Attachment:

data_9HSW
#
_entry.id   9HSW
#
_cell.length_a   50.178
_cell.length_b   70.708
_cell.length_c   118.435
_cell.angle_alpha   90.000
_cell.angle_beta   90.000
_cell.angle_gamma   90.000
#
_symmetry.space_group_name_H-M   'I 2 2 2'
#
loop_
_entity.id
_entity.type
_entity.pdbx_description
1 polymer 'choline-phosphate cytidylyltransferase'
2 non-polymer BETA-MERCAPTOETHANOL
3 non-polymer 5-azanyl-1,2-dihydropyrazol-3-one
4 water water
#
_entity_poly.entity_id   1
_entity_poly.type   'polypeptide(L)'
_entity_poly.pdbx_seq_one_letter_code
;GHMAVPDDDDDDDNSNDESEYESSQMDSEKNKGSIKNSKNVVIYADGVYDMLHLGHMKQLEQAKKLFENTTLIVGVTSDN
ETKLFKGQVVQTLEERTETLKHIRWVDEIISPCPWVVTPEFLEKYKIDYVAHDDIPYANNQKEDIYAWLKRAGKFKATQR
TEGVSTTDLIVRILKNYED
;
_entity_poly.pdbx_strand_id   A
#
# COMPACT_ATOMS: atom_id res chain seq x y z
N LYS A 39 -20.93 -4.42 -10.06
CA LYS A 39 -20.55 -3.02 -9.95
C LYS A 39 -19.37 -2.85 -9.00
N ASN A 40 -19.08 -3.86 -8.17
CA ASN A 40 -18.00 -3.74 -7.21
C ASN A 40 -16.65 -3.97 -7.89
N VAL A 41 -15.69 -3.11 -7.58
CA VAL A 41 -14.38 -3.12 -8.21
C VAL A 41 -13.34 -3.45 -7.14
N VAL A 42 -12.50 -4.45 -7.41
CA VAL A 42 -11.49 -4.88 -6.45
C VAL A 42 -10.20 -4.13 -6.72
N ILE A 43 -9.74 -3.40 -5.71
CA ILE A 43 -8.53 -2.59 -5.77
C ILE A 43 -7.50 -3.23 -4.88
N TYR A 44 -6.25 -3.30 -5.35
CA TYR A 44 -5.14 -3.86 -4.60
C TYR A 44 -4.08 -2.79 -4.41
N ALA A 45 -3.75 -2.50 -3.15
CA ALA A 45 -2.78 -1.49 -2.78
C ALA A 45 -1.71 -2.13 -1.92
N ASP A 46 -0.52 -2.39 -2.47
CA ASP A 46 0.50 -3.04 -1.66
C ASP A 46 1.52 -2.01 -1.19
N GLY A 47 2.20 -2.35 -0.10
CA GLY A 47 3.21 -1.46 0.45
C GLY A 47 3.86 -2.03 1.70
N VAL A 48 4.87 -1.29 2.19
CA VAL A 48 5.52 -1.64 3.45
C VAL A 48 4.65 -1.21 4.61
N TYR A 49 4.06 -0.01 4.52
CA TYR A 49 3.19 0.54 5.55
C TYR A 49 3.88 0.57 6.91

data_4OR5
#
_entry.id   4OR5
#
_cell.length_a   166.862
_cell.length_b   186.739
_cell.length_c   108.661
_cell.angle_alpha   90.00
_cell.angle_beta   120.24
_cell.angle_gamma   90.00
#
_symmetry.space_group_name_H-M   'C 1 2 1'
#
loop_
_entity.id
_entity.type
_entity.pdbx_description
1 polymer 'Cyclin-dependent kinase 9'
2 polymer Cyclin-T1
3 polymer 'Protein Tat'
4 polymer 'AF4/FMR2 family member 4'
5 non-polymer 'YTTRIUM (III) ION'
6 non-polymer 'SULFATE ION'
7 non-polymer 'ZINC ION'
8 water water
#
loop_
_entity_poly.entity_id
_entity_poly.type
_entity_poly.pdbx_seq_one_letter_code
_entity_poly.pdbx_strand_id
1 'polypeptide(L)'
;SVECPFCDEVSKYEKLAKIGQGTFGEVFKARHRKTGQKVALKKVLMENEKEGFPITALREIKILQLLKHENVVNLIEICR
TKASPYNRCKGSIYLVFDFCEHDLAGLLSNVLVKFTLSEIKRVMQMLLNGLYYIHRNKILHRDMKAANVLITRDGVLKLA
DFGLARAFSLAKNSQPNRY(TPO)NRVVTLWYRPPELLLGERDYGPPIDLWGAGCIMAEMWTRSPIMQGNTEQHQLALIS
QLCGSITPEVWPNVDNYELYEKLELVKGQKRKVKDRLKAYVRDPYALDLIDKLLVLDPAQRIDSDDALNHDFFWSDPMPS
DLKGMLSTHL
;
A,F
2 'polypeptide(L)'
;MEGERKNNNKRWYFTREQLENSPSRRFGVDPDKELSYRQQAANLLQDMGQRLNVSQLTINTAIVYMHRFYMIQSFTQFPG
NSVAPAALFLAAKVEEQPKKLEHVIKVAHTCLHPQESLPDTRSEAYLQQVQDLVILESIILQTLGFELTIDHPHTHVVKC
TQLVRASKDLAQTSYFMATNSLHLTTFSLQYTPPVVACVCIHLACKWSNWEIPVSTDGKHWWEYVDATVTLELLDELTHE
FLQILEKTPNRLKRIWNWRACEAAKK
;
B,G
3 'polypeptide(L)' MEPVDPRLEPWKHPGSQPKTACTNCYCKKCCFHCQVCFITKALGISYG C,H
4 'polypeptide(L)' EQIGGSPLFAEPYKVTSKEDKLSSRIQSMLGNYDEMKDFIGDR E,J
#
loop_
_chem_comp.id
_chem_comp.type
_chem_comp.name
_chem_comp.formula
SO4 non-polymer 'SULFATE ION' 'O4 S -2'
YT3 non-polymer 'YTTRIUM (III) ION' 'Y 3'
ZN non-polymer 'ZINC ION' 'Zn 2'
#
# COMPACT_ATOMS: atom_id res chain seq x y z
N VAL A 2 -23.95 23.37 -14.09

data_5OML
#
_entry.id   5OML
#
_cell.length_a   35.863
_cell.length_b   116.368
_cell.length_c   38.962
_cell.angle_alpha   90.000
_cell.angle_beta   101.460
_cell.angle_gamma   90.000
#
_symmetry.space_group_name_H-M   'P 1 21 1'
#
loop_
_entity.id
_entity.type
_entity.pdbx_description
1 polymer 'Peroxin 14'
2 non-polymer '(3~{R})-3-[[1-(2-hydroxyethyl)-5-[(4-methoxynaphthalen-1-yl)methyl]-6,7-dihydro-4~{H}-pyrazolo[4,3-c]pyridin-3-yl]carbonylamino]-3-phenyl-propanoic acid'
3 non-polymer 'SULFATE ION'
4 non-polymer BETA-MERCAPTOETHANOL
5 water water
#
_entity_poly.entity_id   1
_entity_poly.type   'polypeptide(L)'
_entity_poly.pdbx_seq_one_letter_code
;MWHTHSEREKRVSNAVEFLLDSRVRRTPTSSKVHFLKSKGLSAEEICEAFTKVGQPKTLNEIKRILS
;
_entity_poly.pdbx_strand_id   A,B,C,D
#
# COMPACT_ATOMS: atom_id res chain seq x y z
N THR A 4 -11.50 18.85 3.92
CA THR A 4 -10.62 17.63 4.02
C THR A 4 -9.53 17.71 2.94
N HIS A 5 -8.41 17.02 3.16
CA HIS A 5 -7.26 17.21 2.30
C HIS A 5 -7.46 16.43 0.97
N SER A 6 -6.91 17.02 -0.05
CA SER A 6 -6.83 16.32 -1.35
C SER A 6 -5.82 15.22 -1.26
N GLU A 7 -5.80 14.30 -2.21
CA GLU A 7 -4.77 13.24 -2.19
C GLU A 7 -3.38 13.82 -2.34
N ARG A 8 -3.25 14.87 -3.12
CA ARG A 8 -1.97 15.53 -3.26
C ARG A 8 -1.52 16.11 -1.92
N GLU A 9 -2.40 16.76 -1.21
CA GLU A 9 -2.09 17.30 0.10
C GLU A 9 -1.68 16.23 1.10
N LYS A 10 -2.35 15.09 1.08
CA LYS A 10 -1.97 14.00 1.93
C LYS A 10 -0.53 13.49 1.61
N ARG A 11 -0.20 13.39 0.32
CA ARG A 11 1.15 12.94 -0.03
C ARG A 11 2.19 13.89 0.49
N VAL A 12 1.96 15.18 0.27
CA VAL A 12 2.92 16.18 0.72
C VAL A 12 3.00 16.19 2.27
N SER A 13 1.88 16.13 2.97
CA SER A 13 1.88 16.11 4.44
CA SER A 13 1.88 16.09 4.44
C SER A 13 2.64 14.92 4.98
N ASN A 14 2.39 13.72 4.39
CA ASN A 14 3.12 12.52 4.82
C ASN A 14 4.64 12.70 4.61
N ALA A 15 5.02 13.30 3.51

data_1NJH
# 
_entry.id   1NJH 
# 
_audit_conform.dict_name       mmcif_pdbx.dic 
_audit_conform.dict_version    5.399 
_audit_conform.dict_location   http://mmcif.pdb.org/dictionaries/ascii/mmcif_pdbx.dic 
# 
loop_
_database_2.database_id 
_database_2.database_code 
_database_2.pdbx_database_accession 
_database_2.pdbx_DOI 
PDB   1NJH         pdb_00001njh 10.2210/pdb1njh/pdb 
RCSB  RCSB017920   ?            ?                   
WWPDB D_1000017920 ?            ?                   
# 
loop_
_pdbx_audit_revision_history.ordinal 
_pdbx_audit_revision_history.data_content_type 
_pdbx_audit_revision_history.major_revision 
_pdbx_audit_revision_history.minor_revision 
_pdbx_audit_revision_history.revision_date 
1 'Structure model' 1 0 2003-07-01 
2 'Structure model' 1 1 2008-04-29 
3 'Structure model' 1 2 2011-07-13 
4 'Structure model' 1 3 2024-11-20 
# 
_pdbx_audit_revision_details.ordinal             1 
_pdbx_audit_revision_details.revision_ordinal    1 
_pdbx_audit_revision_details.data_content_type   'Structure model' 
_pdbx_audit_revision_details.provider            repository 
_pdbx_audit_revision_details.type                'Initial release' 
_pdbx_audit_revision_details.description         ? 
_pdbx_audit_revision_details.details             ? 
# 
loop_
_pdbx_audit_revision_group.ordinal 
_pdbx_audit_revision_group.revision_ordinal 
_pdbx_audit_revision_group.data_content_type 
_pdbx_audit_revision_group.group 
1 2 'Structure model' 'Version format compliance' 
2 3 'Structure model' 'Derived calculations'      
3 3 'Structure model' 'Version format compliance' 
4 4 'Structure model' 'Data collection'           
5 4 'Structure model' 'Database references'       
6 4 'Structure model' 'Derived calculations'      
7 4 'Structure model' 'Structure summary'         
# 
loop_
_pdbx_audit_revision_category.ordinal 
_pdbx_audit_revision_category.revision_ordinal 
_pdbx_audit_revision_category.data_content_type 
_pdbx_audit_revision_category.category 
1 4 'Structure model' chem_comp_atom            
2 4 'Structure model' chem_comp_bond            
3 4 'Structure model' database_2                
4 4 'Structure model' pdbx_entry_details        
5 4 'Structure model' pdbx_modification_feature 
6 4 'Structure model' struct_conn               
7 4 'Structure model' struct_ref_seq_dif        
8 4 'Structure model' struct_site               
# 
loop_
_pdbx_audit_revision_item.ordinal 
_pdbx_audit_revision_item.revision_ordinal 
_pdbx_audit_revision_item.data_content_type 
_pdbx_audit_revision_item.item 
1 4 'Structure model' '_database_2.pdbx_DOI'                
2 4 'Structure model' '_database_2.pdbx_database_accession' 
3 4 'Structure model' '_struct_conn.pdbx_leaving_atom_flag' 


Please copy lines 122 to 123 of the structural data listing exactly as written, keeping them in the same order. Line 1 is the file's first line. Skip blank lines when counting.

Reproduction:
ZN non-polymer 'ZINC ION' 'Zn 2'
#